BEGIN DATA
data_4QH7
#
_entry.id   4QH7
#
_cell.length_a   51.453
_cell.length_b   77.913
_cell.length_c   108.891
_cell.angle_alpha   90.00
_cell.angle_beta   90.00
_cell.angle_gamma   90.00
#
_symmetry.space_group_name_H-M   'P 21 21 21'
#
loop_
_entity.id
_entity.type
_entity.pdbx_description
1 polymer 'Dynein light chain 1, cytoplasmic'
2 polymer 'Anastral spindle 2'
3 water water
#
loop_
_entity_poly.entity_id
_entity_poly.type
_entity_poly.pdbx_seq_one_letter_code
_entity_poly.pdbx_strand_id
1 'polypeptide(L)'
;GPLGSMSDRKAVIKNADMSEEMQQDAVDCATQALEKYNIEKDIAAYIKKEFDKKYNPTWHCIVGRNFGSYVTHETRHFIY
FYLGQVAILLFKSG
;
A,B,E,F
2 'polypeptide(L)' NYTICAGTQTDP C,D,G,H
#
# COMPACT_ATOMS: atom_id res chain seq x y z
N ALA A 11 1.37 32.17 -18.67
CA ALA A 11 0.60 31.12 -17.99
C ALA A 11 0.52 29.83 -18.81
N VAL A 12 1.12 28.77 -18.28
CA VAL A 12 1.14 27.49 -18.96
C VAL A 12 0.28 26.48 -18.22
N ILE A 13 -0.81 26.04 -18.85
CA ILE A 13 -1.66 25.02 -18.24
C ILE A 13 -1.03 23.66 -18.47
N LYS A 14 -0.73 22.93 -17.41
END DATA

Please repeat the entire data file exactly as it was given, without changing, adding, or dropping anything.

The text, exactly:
data_4QH7
#
_entry.id   4QH7
#
_cell.length_a   51.453
_cell.length_b   77.913
_cell.length_c   108.891
_cell.angle_alpha   90.00
_cell.angle_beta   90.00
_cell.angle_gamma   90.00
#
_symmetry.space_group_name_H-M   'P 21 21 21'
#
loop_
_entity.id
_entity.type
_entity.pdbx_description
1 polymer 'Dynein light chain 1, cytoplasmic'
2 polymer 'Anastral spindle 2'
3 water water
#
loop_
_entity_poly.entity_id
_entity_poly.type
_entity_poly.pdbx_seq_one_letter_code
_entity_poly.pdbx_strand_id
1 'polypeptide(L)'
;GPLGSMSDRKAVIKNADMSEEMQQDAVDCATQALEKYNIEKDIAAYIKKEFDKKYNPTWHCIVGRNFGSYVTHETRHFIY
FYLGQVAILLFKSG
;
A,B,E,F
2 'polypeptide(L)' NYTICAGTQTDP C,D,G,H
#
# COMPACT_ATOMS: atom_id res chain seq x y z
N ALA A 11 1.37 32.17 -18.67
CA ALA A 11 0.60 31.12 -17.99
C ALA A 11 0.52 29.83 -18.81
N VAL A 12 1.12 28.77 -18.28
CA VAL A 12 1.14 27.49 -18.96
C VAL A 12 0.28 26.48 -18.22
N ILE A 13 -0.81 26.04 -18.85
CA ILE A 13 -1.66 25.02 -18.24
C ILE A 13 -1.03 23.66 -18.47
N LYS A 14 -0.73 22.93 -17.41